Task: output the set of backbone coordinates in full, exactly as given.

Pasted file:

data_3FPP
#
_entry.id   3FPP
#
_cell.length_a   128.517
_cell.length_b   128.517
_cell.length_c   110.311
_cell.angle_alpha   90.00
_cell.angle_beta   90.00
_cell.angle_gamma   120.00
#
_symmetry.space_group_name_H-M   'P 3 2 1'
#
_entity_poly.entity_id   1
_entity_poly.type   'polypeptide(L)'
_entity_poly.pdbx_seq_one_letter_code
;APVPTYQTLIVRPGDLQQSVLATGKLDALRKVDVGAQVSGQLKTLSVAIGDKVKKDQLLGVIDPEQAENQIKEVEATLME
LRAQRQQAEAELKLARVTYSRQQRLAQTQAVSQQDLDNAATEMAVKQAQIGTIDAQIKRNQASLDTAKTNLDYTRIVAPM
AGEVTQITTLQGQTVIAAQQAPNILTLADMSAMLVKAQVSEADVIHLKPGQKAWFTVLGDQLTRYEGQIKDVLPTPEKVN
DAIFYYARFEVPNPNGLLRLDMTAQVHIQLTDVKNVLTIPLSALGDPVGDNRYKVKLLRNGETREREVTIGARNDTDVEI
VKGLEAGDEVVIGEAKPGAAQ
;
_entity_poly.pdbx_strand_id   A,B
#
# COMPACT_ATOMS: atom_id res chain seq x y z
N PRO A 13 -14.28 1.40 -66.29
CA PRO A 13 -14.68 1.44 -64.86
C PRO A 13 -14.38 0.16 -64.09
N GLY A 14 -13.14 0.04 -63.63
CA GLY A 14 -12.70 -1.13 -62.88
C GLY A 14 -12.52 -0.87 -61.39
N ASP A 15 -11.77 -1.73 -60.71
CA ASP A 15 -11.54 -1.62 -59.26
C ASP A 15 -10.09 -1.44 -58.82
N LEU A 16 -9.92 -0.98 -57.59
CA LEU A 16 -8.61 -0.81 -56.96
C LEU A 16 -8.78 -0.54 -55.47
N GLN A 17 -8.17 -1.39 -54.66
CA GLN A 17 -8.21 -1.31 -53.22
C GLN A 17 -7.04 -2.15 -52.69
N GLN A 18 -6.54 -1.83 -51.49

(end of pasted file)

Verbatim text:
data_3FPP
#
_entry.id   3FPP
#
_cell.length_a   128.517
_cell.length_b   128.517
_cell.length_c   110.311
_cell.angle_alpha   90.00
_cell.angle_beta   90.00
_cell.angle_gamma   120.00
#
_symmetry.space_group_name_H-M   'P 3 2 1'
#
_entity_poly.entity_id   1
_entity_poly.type   'polypeptide(L)'
_entity_poly.pdbx_seq_one_letter_code
;APVPTYQTLIVRPGDLQQSVLATGKLDALRKVDVGAQVSGQLKTLSVAIGDKVKKDQLLGVIDPEQAENQIKEVEATLME
LRAQRQQAEAELKLARVTYSRQQRLAQTQAVSQQDLDNAATEMAVKQAQIGTIDAQIKRNQASLDTAKTNLDYTRIVAPM
AGEVTQITTLQGQTVIAAQQAPNILTLADMSAMLVKAQVSEADVIHLKPGQKAWFTVLGDQLTRYEGQIKDVLPTPEKVN
DAIFYYARFEVPNPNGLLRLDMTAQVHIQLTDVKNVLTIPLSALGDPVGDNRYKVKLLRNGETREREVTIGARNDTDVEI
VKGLEAGDEVVIGEAKPGAAQ
;
_entity_poly.pdbx_strand_id   A,B
#
# COMPACT_ATOMS: atom_id res chain seq x y z
N PRO A 13 -14.28 1.40 -66.29
CA PRO A 13 -14.68 1.44 -64.86
C PRO A 13 -14.38 0.16 -64.09
N GLY A 14 -13.14 0.04 -63.63
CA GLY A 14 -12.70 -1.13 -62.88
C GLY A 14 -12.52 -0.87 -61.39
N ASP A 15 -11.77 -1.73 -60.71
CA ASP A 15 -11.54 -1.62 -59.26
C ASP A 15 -10.09 -1.44 -58.82
N LEU A 16 -9.92 -0.98 -57.59
CA LEU A 16 -8.61 -0.81 -56.96
C LEU A 16 -8.78 -0.54 -55.47
N GLN A 17 -8.17 -1.39 -54.66
CA GLN A 17 -8.21 -1.31 -53.22
C GLN A 17 -7.04 -2.15 -52.69
N GLN A 18 -6.54 -1.83 -51.49